Parkminster, Cowfold: Printed by the Author, 1905. Limited edition. Original straight grain green cloth (6 1/4 inches tall) with mounted illustration inset in front board, marbled purple endpapers, uncut. Spotting to edges, sporadic foxing to interiors. About Fine. Item #1035
"O! JESUS! CONVERT ENGLAND. O! MARY HAVE PITY ON OUR COUNTRY"
Extraordinary English Catholic almanac for the year 1905—privately printed and bound by a Monk of the Carthusian charterhouse at Parkminster—for limited distribution among a very small circle of English nuns, priests and their families.
The Family Society of Prayer was founded by John Joseph Petre (a Carmelite-turned-Carthusian) and Sibyl Mary Petre (a Sacred Heart Nun of the Convent du Sacre Coeur, Rennes, France) in August 1888. The title page defines the "Object" of the Society: "The members pray for each other's spiritual needs, and for final perseverance of every one of the members. Also for the different families for their Spiritual and Temporal necessities. Likewise, very especially, for many Religious Vocations." Elaborately decorated throughout and very finely printed (evidently by John Joseph Petre) in several colors, including gilt, with two mounted photogravure illustrations. Hand-bound in green cloth with horizontal grain (and a photogravure image of a nun inset into the front board) and brightly colored purple endpapers. The illustrated frontispiece (with a caption echoing St. Bruno): "O! Bonitas! I have chosen you, you have not chosen me" is followed by another illustration, captioned: "O! Jesus! Convert England. O! Mary have pity on Our Country."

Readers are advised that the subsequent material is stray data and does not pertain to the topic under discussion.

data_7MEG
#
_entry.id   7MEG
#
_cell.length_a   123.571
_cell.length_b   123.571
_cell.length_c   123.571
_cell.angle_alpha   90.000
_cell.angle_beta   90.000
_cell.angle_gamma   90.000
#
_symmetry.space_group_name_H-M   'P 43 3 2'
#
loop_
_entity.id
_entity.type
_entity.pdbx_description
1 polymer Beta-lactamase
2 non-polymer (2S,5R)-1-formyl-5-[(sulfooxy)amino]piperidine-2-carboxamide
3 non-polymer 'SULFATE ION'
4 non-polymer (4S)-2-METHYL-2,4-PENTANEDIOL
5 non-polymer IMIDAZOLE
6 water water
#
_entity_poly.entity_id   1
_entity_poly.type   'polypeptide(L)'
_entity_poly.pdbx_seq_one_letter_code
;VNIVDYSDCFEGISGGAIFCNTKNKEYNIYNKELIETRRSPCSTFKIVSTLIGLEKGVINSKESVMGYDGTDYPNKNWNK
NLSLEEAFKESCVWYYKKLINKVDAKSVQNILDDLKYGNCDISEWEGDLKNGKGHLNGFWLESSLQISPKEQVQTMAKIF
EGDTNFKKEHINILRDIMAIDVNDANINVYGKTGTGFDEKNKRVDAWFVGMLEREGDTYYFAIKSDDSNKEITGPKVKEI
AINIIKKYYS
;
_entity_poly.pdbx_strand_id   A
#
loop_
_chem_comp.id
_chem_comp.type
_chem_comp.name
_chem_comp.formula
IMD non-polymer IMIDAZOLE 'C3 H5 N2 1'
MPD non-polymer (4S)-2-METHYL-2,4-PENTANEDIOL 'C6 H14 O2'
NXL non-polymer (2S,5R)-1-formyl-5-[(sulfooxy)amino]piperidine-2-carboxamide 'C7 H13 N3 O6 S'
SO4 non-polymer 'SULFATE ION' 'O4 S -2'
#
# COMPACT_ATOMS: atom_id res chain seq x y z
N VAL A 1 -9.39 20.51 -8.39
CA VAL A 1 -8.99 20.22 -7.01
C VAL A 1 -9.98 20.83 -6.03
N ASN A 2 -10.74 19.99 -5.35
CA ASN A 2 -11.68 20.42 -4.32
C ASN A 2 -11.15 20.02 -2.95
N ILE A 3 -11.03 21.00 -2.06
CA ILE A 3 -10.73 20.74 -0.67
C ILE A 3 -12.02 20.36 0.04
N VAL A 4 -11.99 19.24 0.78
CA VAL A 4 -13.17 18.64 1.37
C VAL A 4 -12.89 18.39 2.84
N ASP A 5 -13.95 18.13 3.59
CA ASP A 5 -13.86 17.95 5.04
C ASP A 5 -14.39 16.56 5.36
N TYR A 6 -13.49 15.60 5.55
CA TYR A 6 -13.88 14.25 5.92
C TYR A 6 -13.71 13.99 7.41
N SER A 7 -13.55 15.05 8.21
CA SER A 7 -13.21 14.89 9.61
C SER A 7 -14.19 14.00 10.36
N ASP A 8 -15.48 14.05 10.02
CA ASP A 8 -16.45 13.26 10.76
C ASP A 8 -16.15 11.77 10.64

The page for John Joseph notes: "Owing to the latitude allowed by the Carthusian Rite, I am able to say the beautiful Mass of our holy Patroness Saint Teresa, for the needs of the Society, on all Tuesdays, few excepted." The Society's Status handbook for 1905 consists of four general sections: Part the First: Nuns, Part the Second: Priests, Part the Third: Families, Kalendars of the Living and of the Dead. This copy is stamped as number 60 (from a print run unlikely to have exceeded 100 copies), with the small neat black ink ownership of the Hon. Mrs. Stapleton-Bretherton to title page, who has a number of family members mentioned in the book, several recently deceased. A loose slip ("With the Compliments of the Foundress & Founder: Humanum est errare") addressed in ink to "Mother" is laid-in. A concluding printed leaf invites the recipient to "note up family dates as they occur" followed with a half-dozen blank pages. From the library of British Labour politician Denis Healey, who seems to have discovered the book in a rummage sale, and sought to find out more about the society. With an autographed letter to Mr. Healey (dated March 1999) from the diocesan archivist of Bishop's House, Newcastle, concerning an investigation into the provenance of the book. Printed Cum Permissu Superiorum. Rare.